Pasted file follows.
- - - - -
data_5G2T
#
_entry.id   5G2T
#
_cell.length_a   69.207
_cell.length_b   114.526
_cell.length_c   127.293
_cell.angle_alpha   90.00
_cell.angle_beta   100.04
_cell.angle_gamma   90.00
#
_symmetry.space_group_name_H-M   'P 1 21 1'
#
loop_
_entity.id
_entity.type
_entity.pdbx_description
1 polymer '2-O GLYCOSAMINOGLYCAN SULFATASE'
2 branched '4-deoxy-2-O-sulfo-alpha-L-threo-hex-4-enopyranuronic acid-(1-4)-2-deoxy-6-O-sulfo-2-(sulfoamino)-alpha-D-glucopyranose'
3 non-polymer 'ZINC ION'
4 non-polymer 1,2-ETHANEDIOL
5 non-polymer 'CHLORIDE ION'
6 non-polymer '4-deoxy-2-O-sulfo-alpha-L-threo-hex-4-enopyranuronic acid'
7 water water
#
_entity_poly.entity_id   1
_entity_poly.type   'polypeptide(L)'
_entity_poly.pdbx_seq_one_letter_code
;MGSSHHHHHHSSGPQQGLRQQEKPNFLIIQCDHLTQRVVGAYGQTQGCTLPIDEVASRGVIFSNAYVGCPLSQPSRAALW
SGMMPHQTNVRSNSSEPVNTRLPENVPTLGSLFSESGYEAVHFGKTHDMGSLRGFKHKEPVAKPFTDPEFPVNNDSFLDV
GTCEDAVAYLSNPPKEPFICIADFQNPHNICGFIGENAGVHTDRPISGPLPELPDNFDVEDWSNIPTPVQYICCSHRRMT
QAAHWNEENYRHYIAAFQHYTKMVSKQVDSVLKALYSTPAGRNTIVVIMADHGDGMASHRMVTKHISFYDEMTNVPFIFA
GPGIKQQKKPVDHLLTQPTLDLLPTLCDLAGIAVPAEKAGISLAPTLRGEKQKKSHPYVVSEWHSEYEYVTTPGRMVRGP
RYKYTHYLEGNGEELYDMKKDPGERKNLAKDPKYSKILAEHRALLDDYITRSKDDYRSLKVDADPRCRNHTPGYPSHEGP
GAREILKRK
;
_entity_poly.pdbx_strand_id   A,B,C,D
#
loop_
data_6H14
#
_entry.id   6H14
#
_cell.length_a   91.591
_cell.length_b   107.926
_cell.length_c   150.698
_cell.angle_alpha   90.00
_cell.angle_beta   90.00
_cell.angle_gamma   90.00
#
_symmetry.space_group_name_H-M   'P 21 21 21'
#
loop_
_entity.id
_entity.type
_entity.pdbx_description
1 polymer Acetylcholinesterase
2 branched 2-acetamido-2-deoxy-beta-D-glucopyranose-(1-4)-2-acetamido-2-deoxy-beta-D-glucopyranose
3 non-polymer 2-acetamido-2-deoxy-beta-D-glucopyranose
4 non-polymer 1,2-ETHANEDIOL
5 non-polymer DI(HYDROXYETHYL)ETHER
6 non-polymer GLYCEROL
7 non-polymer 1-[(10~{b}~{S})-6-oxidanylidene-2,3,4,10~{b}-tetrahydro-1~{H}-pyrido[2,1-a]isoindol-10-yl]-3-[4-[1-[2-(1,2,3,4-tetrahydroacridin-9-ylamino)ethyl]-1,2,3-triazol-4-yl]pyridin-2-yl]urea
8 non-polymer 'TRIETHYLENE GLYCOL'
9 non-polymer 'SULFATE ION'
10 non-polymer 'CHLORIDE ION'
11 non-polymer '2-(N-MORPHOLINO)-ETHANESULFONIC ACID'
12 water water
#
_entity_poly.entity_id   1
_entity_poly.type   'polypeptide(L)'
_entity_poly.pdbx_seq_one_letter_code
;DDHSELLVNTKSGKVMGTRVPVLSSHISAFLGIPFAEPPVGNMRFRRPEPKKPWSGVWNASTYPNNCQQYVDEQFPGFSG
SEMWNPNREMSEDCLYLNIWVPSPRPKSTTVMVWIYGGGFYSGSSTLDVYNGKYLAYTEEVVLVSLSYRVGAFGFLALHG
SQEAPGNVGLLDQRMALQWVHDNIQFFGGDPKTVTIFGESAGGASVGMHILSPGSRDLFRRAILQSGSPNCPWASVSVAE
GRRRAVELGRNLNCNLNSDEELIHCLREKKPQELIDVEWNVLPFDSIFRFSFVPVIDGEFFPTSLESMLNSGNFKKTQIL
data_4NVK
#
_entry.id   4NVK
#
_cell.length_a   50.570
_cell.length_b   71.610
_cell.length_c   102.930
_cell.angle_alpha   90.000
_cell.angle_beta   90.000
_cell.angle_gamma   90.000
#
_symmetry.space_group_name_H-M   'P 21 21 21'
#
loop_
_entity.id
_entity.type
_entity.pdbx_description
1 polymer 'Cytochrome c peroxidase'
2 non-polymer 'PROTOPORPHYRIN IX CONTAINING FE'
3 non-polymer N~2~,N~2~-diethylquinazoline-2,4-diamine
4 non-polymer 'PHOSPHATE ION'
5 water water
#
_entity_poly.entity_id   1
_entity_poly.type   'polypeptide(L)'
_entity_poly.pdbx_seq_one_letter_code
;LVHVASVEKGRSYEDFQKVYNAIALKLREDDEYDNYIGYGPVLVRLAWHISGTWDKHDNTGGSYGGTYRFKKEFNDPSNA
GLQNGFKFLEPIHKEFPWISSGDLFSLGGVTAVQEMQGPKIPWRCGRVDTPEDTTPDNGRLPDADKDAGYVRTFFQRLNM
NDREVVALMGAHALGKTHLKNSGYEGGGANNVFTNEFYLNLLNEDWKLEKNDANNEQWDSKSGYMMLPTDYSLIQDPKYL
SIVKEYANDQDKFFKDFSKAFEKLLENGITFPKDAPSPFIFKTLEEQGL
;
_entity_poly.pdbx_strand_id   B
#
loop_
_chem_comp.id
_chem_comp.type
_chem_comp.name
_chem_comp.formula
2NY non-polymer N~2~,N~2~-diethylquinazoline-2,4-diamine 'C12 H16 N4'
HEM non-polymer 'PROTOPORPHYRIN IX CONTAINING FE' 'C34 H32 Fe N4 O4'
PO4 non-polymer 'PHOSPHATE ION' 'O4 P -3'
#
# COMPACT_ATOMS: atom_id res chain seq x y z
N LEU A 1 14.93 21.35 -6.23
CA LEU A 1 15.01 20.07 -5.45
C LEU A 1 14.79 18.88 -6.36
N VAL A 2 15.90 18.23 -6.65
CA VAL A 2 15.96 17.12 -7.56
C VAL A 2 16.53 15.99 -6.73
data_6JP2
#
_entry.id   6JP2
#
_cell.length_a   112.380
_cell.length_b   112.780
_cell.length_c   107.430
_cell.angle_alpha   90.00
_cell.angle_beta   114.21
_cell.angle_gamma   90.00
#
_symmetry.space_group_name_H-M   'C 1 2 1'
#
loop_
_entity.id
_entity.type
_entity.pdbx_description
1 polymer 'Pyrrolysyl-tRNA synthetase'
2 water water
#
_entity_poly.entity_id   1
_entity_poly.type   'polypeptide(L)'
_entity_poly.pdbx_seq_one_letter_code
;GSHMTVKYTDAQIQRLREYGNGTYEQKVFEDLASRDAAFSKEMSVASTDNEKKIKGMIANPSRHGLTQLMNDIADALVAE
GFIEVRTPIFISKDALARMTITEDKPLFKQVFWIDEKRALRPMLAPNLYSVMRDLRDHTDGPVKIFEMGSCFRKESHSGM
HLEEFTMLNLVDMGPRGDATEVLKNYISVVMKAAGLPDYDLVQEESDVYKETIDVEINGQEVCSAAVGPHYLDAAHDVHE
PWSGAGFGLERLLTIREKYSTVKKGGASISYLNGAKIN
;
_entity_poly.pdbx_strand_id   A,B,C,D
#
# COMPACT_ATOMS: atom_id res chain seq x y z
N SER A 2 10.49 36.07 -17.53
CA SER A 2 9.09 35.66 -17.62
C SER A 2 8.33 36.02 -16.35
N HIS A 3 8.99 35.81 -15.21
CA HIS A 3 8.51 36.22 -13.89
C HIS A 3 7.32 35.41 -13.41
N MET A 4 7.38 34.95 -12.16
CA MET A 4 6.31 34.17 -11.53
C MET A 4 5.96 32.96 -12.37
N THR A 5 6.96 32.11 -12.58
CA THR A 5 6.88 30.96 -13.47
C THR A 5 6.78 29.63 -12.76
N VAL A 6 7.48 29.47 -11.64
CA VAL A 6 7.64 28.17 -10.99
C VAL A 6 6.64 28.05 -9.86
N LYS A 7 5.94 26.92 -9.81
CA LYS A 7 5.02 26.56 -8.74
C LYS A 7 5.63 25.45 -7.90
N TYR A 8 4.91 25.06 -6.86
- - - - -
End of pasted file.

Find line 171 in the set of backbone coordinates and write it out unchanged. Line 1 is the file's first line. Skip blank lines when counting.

C VAL A 6 6.64 28.05 -9.86